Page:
The Pillars of Creation is a false colour image with SII 6176/6731 Å in red, Hα 6536 Å in green, and OIII 5007 Å in blue. To determine the properties of the photoevaporative flow, Hester et al. used a spectral synthesis code (Cloudy 85) to predict the emission from these lines from different models of the nebula. The interactive nebula predictor shows the output of a grid of Cloudy 13 models.
An important part of predicting the spectrum is the radiative transfer equation, with the incoming radiation determined by the star:
Photoionization absorbs radiation:
Recombination provides emissivity:
In practise, only hydrogen and helium need to be included in radiative transfer because of their overwhelming abundances.
To determine the abundances of the different ionization states of each species, ionization equilibrium is used. In any place in the nebula for each ionization state, ionizations (left hand side) are balanced by recombinations (right hand side):
The temperature is determined by thermal equilibrium for the gas:
With G being energy input from photoionization, LR being energy losses from recombination, LFF being energy losses from free-free radiation, and LR being energy losses to collisionally excited lines. Each of these terms as a sum over all species and ionization states.
When a photoionization occurs, the excess energy h(ν–ν0) of the photon comprises the kinetic energy of the freed electron:
When a recombination occurs, the kinetic energy of the electron 1/2 m v2 is lost from the gas:
LR < G because slower electrons are preferentially captured.
Electrons and ions will scatter off each other, releasing some radiation:
In the above three mechanisms, only hydrogen and helium are important because of their abundances.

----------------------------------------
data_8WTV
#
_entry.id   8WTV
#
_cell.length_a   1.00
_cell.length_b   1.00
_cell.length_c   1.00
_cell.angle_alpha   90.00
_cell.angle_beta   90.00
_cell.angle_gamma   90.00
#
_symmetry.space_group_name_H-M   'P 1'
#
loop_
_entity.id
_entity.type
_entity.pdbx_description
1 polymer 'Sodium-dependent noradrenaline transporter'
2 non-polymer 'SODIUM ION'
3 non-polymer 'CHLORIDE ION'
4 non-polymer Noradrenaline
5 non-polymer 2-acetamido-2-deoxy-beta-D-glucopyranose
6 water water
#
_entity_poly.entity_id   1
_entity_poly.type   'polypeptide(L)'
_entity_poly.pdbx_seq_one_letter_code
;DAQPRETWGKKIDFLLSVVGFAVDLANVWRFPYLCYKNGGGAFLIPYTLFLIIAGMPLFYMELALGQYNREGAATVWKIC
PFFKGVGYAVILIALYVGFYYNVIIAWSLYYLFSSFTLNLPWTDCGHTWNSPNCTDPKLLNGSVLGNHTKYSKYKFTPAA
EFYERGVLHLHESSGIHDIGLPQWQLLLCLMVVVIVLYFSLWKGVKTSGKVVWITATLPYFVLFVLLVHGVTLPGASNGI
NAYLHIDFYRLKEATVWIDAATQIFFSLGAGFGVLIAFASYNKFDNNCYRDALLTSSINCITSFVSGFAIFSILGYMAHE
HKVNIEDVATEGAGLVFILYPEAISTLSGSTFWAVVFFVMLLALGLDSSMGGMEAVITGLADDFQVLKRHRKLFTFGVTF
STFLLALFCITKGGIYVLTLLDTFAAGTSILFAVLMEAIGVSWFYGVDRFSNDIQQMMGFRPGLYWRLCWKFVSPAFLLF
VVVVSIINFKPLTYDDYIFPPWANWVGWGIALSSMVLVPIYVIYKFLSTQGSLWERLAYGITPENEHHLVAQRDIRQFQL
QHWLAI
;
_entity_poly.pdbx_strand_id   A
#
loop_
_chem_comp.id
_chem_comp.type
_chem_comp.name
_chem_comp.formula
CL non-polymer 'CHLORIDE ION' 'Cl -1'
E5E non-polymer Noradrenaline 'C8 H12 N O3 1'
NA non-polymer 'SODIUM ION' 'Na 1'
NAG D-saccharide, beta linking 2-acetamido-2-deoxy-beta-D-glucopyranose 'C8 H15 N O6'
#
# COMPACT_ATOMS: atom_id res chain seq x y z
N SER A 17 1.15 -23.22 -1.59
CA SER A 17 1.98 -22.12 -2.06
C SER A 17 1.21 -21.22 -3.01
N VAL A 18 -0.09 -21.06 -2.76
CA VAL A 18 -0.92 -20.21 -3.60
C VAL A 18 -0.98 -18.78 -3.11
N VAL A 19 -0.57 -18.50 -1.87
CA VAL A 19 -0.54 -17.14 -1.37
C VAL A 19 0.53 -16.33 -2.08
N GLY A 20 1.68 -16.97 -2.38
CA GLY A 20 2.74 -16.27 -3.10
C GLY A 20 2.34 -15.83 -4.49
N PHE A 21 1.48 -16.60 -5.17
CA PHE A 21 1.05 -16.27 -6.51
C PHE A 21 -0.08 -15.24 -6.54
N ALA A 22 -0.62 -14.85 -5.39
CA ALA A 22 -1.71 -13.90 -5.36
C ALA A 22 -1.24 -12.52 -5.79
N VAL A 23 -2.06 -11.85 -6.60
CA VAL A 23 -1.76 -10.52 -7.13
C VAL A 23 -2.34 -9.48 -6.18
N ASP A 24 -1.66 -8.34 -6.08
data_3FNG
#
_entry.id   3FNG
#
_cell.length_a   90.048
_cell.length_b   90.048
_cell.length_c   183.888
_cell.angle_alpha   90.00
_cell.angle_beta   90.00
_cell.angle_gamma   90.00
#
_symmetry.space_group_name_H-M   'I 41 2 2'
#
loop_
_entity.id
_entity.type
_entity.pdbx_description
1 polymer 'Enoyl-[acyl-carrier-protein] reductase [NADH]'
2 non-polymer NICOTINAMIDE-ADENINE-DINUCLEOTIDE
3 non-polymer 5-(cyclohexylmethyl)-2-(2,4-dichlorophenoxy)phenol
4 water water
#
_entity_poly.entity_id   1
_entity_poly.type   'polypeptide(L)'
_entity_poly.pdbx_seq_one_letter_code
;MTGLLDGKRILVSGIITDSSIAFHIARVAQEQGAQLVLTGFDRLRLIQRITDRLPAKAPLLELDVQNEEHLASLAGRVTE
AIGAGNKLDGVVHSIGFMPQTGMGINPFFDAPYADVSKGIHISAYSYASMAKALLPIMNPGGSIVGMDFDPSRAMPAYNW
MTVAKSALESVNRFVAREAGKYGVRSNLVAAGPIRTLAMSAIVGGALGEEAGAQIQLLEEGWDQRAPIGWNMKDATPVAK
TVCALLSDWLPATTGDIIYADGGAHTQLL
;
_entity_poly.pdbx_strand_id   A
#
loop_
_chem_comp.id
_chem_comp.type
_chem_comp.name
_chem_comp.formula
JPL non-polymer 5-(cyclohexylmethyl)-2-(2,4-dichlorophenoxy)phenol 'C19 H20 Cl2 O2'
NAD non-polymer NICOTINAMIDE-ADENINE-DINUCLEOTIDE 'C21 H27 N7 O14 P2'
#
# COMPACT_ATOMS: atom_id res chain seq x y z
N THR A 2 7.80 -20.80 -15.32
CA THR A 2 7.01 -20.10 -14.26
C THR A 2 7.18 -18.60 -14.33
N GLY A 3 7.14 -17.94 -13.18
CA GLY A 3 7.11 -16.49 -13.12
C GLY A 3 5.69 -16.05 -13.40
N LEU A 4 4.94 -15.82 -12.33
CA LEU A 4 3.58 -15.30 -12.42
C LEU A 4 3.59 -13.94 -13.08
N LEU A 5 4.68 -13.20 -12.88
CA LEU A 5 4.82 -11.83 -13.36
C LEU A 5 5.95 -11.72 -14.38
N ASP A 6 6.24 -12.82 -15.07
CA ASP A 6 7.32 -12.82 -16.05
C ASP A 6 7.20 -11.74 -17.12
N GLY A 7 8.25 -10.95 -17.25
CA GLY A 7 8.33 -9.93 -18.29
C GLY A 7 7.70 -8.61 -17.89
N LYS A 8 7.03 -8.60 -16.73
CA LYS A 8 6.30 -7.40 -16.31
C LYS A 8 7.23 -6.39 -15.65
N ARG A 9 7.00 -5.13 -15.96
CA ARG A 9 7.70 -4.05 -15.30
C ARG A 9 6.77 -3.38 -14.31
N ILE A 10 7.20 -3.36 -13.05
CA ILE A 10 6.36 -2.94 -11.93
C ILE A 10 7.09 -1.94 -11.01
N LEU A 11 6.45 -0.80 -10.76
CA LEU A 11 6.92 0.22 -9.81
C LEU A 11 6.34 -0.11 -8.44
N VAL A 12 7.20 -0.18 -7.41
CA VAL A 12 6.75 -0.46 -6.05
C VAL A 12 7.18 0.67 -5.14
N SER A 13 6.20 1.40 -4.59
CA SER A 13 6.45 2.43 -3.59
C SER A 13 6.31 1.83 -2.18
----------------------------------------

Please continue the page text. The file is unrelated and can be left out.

Metals, however, have many collisionally excited lines and thus contribute to LC. The atoms and ions in the gas can be excited or de-excited by radiation (A terms) and collisions (q terms). Transitions from excitation state j to k (left hand side) must be balanced by transitions from excitation state k back to j (right hand side), determining the population nj of each state of species X+i:
Then, spontaneous de-excitations from each state determine the cooling rate:
These equations must be solved iteratively. To start, the “on-the-spot” approximation can be made, which assumes that photons coming from recombination are immediately absorbed. Thus, the radiation intensity at any point is the sum of intensity from the star (first term) and from local recombinations:
Then the ionization and thermal equilibrium equations can be integrated outwards from the star to get approximate ionization populations n(X+i) and temperature T at each point in the nebula. Then the radiative transfer equation can be integrated using these approximate solutions, and then the ionization and thermal equilibrium conditions re-integrated using the new radiative transfer solution for Jν. This procedure can be iterated until the solution converges.
(For more details on modelling nebular structure, consult Osterbrock & Ferland’s Astrophysics of Gaseous Nebulae and Active Galactic Nuclei.)
Now take a closer look at “The Pillars of Creation” to see how these models of nebular structure help us understand the properties of the Eagle Nebula.